The Solution of a Mystery - J.S. Fletcher - ebook
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One of the main characters, Richard Redford, is charged with murder. His life was threatened with death if he did not confess. But he chose such a point of view that he would have nothing to say to anyone. His indecision to speak causes bewilderment to others. Should a hero accept death with honor or not broken promises?

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Liczba stron: 272

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Contents

I. ACCORDING TO THE PROSECUTION (Statement of Charles Henderson, Superintendent of Police, Ullathwaite)

II. THE DEFENCE IS SILENCE (Statement of Mr E. H. Wilsborough, Solicitor, of Ullathwaite)

III. THE TWELVE GOOD MEN (Statement of Mr Septimus Nettleton, Foreman of the Jury)

IV. THE TRUTH, THE WHOLE TRUTH . . (Statement of Richard Radford)

I

ACCORDING TO THE PROSECUTION (Statement of Charles Henderson, Superintendent of Police, Ullathwaite)

At the request of Mr Philip Wynyard Wrenne, chairman of the West Riding magistrates at Ullathwaite, and as Superintendent of the West Riding Constabulary in that district, I proceed to write out, to the best of my ability, all that I know as regards the arrest and trial of Richard Radford, charged with the murder of Roger Maidment at Hagsdene Wood, on the outskirts of Ullathwaite, on the night of October 17, 1899. I shall endeavour to suppress any personal opinion of my own as regards this matter and shall confine myself to the bare facts of the case as they were presented to me in my official capacity. And here I had better explain a certain point in order to make things clear. Ullathwaite, as a borough, has its own borough police and magistrates; they deal with crimes and offences occurring within the borough. Hagsdene Wood, however, is outside the borough boundary; hence the Maidment affair came within the jurisdiction of the county police and justices and became my duty to investigate.

Ullathwaite is a small market-town in the purely agricultural part of the West Riding of Yorkshire. Its population in 1891 was a little over 4000. Except on market, fair, and auction days it is a slow-going, sleepy place. Being so small everybody–of any consequence–is well known; I mean, everybody is, so to speak, known to everybody else. Society follows the usual lines of English division. In and round about the town there is a small percentage of the upper class. There is a larger one of the middle class, subdivided into the various sections of professional folk, clergy, doctors, lawyers, bankers, better-class tradesmen and people engaged in commerce; beneath these comes the always more numerous class of workers in one or other line of labour. It is safe to repeat, however–and it is pertinent to what I shall have to say in this statement–that in Ullathwaite, whatever his rank or class, almost every man is well known to the rest of his fellow-townsmen. Those familiar with English country-town life will know what I mean when I say that the local newspaper, the Ullathwaite Advertiser, prints nothing but purely local news, and that its editor would regard the production of a monster gooseberry or abnormal vegetable-marrow by John Smith, market gardener, as being of vastly more importance to his readers than an eruption of Vesuvius or a revolution in Brazil.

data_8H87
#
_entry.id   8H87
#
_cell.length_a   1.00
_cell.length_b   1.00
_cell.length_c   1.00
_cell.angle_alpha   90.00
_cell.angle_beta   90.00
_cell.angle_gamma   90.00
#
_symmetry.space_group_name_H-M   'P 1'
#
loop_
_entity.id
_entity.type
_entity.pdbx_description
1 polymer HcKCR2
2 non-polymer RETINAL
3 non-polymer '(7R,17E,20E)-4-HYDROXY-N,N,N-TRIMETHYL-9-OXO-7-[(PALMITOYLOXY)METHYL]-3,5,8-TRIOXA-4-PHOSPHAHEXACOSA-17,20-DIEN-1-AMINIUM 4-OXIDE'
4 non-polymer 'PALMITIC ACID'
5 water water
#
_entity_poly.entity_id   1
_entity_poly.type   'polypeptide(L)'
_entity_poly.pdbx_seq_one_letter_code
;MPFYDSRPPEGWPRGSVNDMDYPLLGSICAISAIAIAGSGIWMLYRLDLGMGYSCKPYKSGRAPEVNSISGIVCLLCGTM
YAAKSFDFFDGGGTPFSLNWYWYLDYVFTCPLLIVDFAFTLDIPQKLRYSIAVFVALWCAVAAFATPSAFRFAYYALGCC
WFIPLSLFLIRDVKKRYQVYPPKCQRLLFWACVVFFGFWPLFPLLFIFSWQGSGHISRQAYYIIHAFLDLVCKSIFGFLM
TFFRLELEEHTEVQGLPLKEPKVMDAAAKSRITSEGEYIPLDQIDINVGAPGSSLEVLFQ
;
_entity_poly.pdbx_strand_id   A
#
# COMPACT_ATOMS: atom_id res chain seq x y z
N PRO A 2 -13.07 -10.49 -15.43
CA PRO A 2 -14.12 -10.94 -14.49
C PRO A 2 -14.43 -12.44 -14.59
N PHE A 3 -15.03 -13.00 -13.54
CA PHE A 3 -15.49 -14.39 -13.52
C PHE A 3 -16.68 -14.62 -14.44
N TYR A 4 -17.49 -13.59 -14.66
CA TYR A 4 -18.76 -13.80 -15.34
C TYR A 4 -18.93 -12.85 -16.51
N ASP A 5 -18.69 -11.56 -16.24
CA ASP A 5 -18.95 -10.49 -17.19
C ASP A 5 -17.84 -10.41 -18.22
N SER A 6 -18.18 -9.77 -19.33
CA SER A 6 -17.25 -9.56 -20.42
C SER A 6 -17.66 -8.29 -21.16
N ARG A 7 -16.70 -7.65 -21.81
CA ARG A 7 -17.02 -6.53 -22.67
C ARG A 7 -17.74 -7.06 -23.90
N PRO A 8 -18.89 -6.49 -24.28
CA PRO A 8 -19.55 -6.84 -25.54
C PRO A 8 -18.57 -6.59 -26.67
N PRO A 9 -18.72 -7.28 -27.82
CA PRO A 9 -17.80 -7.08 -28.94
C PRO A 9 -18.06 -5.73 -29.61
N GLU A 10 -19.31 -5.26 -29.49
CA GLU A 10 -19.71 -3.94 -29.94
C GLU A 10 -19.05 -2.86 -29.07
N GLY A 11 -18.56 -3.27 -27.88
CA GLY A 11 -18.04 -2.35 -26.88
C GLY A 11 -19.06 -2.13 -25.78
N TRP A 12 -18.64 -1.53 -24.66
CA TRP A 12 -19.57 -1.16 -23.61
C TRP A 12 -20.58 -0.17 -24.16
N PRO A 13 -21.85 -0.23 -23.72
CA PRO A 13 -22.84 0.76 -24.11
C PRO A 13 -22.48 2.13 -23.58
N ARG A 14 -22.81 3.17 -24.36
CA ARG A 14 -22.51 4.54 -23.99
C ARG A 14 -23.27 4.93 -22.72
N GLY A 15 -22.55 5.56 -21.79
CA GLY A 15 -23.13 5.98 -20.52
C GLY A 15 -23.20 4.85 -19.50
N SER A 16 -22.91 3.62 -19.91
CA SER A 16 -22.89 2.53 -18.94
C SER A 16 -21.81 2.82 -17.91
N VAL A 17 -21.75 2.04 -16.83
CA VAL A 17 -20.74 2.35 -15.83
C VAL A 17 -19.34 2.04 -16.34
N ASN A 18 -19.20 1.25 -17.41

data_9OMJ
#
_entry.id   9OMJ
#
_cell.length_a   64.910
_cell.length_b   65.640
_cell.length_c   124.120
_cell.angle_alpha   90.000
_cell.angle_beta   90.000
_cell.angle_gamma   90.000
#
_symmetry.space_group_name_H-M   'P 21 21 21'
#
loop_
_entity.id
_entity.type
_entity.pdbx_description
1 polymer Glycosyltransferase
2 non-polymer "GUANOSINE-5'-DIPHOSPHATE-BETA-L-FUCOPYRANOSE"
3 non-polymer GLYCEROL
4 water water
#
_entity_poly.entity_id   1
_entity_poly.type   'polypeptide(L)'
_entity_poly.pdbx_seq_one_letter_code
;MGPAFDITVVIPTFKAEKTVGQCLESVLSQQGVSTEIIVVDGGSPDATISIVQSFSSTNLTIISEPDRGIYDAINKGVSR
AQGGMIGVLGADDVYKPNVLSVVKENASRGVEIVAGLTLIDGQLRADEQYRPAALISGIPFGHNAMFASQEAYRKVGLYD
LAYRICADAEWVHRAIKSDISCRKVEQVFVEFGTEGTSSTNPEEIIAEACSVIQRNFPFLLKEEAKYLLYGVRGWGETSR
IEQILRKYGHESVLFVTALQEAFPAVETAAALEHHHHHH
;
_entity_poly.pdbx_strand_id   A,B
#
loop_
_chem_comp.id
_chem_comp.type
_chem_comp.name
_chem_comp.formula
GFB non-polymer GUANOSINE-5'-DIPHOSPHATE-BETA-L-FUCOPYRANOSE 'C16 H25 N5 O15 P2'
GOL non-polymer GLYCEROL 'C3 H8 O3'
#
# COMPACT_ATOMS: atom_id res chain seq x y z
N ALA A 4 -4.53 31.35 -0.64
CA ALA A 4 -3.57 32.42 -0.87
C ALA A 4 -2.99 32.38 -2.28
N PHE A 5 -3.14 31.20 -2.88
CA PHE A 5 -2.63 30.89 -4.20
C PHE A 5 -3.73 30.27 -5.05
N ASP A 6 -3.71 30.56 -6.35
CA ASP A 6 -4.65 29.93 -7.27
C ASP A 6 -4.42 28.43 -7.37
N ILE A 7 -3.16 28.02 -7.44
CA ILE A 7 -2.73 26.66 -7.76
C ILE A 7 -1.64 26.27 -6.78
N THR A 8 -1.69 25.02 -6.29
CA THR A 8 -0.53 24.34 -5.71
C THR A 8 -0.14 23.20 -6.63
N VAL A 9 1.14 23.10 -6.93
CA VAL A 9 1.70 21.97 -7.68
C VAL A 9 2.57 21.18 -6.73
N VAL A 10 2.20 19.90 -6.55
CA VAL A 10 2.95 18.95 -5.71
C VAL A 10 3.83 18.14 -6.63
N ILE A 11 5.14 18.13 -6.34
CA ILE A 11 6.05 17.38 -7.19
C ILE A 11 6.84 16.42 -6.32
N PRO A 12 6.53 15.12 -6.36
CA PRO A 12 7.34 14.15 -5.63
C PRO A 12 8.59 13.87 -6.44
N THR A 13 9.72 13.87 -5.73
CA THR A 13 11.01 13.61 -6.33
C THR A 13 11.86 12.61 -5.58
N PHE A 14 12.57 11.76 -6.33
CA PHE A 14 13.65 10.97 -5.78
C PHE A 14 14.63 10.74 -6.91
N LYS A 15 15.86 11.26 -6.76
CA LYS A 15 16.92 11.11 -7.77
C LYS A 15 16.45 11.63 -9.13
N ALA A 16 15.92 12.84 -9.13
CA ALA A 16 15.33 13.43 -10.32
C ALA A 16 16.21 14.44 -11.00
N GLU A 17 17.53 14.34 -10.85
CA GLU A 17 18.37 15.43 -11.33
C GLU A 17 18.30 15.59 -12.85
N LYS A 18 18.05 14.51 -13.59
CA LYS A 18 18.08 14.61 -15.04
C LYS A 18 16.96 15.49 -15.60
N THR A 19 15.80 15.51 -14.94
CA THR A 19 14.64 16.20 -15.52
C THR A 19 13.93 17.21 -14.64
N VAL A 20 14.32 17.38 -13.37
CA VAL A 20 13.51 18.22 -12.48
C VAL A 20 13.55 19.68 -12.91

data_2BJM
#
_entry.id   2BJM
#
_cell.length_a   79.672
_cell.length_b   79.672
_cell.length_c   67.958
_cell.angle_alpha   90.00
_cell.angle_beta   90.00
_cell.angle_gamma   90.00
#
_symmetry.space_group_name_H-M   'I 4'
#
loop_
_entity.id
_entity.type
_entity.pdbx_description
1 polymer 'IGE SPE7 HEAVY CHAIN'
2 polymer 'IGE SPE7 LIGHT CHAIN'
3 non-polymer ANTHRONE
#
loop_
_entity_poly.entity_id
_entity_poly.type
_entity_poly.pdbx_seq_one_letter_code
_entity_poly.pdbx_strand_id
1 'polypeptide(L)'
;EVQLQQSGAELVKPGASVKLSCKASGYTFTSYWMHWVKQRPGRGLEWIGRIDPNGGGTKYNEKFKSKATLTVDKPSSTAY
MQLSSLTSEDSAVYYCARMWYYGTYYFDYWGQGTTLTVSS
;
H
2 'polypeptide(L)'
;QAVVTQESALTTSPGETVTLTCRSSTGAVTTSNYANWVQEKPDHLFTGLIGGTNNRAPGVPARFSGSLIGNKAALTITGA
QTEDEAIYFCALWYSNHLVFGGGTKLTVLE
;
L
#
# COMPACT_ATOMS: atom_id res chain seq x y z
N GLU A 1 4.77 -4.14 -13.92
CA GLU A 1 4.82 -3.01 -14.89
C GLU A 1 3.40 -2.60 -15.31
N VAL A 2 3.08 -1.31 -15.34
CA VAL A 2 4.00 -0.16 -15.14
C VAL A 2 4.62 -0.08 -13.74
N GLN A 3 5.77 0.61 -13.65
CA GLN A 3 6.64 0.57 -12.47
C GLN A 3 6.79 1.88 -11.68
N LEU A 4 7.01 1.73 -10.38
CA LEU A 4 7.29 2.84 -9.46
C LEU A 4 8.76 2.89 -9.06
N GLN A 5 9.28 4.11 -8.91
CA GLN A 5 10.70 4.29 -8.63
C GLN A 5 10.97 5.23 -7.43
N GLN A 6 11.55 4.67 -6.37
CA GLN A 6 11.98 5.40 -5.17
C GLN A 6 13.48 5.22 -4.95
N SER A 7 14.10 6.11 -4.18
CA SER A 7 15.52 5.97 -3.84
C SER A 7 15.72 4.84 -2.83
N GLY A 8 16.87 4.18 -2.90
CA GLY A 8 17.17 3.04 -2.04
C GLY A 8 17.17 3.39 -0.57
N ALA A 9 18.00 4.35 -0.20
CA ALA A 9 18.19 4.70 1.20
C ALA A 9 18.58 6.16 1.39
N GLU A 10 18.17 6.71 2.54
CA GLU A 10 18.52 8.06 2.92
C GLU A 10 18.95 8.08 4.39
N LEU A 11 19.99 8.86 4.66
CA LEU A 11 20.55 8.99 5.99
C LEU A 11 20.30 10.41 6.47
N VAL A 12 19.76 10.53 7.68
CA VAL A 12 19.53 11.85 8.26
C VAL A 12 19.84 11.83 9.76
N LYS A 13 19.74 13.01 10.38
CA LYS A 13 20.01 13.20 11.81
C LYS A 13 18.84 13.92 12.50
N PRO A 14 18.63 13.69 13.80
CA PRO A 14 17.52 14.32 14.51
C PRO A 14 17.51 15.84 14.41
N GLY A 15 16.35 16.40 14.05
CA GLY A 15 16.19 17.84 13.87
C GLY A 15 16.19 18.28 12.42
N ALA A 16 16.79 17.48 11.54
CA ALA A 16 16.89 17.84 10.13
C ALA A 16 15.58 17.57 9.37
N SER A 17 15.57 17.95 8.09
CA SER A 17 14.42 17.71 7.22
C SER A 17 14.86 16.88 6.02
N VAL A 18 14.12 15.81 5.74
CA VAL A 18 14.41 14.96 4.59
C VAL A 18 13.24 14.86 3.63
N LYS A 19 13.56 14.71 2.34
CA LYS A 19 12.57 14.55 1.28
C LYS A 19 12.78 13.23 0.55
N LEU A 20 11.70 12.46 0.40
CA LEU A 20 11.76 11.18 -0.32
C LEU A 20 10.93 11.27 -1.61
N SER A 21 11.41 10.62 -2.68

Being an unmarried man, I live in lodgings, instead of having a house of my own. I lodge with Mrs Marriner, at Oak Cottage, a little way outside the town, on its western border and beyond the borough boundary. I have there three excellent rooms: two sitting-rooms, one of which I use as an office, and a bedroom which has a private bathroom attached to it. About half-past seven o’clock on the morning of October 18, 1899, I was in this bathroom when Mrs Marriner’s servant-maid, Esther Thorp, came knocking at the door, calling my name.

“Mr Henderson, Mr Henderson!’ she cried. “There’s a man downstairs, sir, says he must see you at once!’

“Who is he?’ I called. “What name?’

“I think it’s Mr Wrenne’s gamekeeper, sir,’ she answered. “But I don’t know his name. He says he must see you immediate!’

“Tell him I’ll be there in five minutes,’ I said.

I got out of my bath, had a rub down, and got into some clothes and a dressing-gown. I knew Mr Wrenne’s gamekeeper well enough, a man named Sevidge, and I guessed that if, or as, he wanted me there had been some scrap between him and poachers during the night. But when I went downstairs and saw him standing in Mrs Marriner’s kitchen I knew that there was something more serious than that.

“What is it, Sevidge?’ I asked.

He glanced round to make sure that we were alone. Then he came close.

“It’s murder, Mr Henderson!’ he said in a low voice. “Do you know that young fellow Maidment–Roger Maidment?’

“The rent-collector?’ I replied. “Yes!’